PACAYA-SAMARIA NATIONAL RESERVE:
miles west from Iquitos, this triangular shaped reserve lies between the Maranon and
Ucayali rivers, which intersect at the northeastern tip of the Reserve and mark what is
considered the Amazon River proper.
The Reserve is large enough to cover the state of New
Jersey. It has been protected since 1940 and declared a National Reserve in 1972 and
enlarged to its present size. It is the largest reserve in Peru, the second largest in the
Amazon and fourth largest in all of South America. It has an area of 8,042 square miles,
which represents 1.5% of the total surface of Peru.
Some quick facts about Pacaya
- 80 lakes, including Hatun Cocha, Pastococha, Shinguito,
Maldonado, Ungurahui, Yanayacu, Zapote, Yarina, Tamara, Cotococha, Achual, El Dorado
- There are 94 communities, 21 of them of the Cocama-Cocamilla
ethnic group. Around 42,000 people live in the Reserve, mostly along the edges as there
are only a few villages in the interior of the Reserve. Average family size 8 to 10
persons; main food staples are plantains, yucca and fish; thier houses are made from
materials found in the forest
- 102 species of mammals including 13 species of primates
including Capuchin Monkeys, Spider Monkeys, including the Black SPider Monkey,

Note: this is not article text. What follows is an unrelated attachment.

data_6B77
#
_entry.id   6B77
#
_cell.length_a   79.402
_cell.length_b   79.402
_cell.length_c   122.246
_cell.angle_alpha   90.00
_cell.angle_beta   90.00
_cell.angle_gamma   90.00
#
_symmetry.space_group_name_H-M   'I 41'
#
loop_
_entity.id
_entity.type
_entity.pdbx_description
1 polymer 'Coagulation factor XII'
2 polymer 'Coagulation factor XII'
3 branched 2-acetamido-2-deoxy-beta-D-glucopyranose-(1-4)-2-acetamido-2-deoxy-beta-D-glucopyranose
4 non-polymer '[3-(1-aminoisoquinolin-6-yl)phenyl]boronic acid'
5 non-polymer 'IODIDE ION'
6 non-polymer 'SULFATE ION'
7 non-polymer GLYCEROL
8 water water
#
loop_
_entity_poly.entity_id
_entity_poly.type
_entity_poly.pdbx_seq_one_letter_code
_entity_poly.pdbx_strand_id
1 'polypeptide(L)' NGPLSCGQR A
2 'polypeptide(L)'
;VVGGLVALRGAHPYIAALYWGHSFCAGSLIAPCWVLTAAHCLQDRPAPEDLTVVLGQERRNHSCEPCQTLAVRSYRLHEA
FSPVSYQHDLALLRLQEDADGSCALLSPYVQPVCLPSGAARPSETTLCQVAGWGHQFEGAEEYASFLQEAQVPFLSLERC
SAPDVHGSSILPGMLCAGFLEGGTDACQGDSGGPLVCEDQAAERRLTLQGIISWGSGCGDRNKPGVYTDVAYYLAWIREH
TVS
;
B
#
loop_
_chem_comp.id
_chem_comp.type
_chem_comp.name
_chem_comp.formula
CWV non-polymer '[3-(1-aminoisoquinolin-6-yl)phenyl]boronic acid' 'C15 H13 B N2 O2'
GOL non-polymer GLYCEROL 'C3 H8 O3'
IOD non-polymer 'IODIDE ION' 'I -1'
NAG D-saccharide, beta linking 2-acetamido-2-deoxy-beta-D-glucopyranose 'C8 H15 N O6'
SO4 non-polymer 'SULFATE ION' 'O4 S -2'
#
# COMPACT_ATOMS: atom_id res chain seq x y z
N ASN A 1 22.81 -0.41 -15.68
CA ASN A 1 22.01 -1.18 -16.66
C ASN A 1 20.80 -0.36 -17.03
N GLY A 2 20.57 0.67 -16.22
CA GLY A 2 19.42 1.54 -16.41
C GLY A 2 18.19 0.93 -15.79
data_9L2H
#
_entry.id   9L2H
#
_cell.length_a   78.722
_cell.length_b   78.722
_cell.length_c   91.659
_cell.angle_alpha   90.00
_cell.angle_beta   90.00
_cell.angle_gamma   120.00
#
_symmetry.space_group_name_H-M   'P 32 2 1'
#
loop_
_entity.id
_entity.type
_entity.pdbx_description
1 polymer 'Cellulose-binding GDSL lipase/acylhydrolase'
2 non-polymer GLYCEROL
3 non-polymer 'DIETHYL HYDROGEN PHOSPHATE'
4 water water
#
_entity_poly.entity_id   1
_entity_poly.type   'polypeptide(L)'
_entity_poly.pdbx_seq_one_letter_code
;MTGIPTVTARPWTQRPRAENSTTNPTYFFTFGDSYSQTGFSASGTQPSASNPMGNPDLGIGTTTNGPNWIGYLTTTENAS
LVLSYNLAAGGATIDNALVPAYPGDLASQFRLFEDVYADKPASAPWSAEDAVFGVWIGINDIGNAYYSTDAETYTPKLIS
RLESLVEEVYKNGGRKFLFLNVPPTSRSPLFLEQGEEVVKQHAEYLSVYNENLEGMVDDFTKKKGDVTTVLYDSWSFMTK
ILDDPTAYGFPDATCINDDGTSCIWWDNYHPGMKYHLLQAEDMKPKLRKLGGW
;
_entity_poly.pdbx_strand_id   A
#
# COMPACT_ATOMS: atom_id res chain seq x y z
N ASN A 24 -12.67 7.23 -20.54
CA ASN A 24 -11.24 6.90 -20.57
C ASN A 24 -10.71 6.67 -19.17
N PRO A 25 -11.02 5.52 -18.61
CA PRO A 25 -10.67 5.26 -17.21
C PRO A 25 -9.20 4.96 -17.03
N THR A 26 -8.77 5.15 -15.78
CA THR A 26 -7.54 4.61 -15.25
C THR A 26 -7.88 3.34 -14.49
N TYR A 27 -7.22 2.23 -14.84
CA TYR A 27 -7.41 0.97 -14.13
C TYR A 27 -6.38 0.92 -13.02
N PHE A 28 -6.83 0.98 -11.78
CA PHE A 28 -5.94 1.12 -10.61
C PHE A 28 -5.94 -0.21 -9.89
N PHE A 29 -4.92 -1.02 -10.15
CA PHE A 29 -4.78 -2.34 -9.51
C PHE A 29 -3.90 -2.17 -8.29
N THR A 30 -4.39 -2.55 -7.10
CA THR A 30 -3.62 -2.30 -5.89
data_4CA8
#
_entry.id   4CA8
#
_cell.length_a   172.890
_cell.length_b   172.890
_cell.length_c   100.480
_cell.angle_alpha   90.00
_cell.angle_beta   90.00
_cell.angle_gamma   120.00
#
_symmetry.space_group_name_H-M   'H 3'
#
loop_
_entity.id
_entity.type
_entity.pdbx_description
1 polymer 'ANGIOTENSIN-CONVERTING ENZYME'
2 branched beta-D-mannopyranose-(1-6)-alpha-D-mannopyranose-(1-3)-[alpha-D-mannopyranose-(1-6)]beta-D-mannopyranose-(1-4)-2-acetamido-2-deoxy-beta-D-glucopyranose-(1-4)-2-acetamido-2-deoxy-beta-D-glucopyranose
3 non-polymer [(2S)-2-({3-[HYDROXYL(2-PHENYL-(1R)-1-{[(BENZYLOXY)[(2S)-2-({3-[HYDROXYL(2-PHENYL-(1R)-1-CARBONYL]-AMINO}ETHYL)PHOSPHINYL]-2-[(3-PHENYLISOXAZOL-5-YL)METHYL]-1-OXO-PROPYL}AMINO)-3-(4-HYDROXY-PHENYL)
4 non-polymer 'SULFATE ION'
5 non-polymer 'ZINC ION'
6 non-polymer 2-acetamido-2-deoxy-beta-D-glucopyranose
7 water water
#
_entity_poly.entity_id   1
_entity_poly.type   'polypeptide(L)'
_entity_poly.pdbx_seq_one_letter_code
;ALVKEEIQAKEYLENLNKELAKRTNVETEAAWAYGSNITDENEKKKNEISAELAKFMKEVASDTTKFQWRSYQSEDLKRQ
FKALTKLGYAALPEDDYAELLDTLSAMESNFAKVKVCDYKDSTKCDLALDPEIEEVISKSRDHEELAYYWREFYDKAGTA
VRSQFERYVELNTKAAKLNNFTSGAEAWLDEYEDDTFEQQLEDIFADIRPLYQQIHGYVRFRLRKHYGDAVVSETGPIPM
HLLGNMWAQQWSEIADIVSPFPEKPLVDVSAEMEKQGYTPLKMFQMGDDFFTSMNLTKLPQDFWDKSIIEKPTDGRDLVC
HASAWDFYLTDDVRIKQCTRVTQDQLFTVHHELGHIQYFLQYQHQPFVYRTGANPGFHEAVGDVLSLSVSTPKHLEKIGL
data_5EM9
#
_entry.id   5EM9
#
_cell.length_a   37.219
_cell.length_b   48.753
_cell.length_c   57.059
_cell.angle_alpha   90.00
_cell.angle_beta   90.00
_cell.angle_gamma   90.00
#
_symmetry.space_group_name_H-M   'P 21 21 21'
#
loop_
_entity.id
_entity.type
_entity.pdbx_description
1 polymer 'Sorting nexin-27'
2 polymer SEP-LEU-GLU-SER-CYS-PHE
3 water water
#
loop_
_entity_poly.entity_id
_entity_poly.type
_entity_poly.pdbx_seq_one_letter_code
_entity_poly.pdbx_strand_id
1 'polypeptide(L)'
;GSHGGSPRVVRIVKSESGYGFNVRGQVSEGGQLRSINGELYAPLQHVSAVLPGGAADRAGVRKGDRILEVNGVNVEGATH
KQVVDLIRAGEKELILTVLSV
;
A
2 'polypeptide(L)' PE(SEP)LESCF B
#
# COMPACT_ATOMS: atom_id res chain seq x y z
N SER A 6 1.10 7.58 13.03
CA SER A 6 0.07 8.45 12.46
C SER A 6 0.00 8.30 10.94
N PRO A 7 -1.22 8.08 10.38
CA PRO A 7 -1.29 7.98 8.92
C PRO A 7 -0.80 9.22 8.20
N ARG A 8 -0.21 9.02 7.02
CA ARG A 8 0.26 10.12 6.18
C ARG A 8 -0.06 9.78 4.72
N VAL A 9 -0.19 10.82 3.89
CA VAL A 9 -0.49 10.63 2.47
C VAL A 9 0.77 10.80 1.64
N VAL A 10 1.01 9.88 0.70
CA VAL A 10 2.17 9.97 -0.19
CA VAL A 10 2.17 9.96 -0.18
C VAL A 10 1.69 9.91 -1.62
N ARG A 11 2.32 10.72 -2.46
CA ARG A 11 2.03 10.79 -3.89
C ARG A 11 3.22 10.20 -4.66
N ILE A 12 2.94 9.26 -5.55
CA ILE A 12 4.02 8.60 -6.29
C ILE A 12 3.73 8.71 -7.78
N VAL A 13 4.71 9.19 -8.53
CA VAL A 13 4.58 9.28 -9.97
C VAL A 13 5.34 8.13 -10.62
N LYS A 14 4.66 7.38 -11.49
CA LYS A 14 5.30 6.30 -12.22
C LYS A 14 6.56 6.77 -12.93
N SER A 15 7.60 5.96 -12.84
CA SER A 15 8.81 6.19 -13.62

Orange-chested Spider Monkey, Woolly Monkey and Howler Monkey, all considered endangered.
- 449 species of birds including five of the eight species of
Macaw living in Peru, and the prehistoric-looking Hoatzin.
- 69 species of reptiles
- 58 species of amphibians
- 256 species of fish
- 1,204 species of plants
- Threatened or endangered species include the Jaguar (Felix
oca), the black alligator, giant river otter, the manatee, four different species of
primates and two different species of turtles.
An essential element that is characteristic of this
protected area is the cycle of crescent and reflux of the rivers.
- CRESCENT: October-April - rainy season and
the waters of the rivers and creeks increase, flooding a large area of the
rainforest.During this time animals find shelter in the highest areas, where water never
reaches. During this period the launch boats venture deeper into the flooded forests
- REFLUX: May-September - rain decreases
dramatically and the level of the water falls progressively, reaching its minimum in
August. This seasonal change and the predominantly flat terrain makes a landscape full of
small rivers, creeks and lagoons, offering the opportunity to observe a large number of
aquatic birds catching fish concentrated in these areas. During this time large beaches
also form in the main rivers, and are used by settlers to grow rice, beans, peanuts and
other crops, and also by two species of turtles to lay their eggs.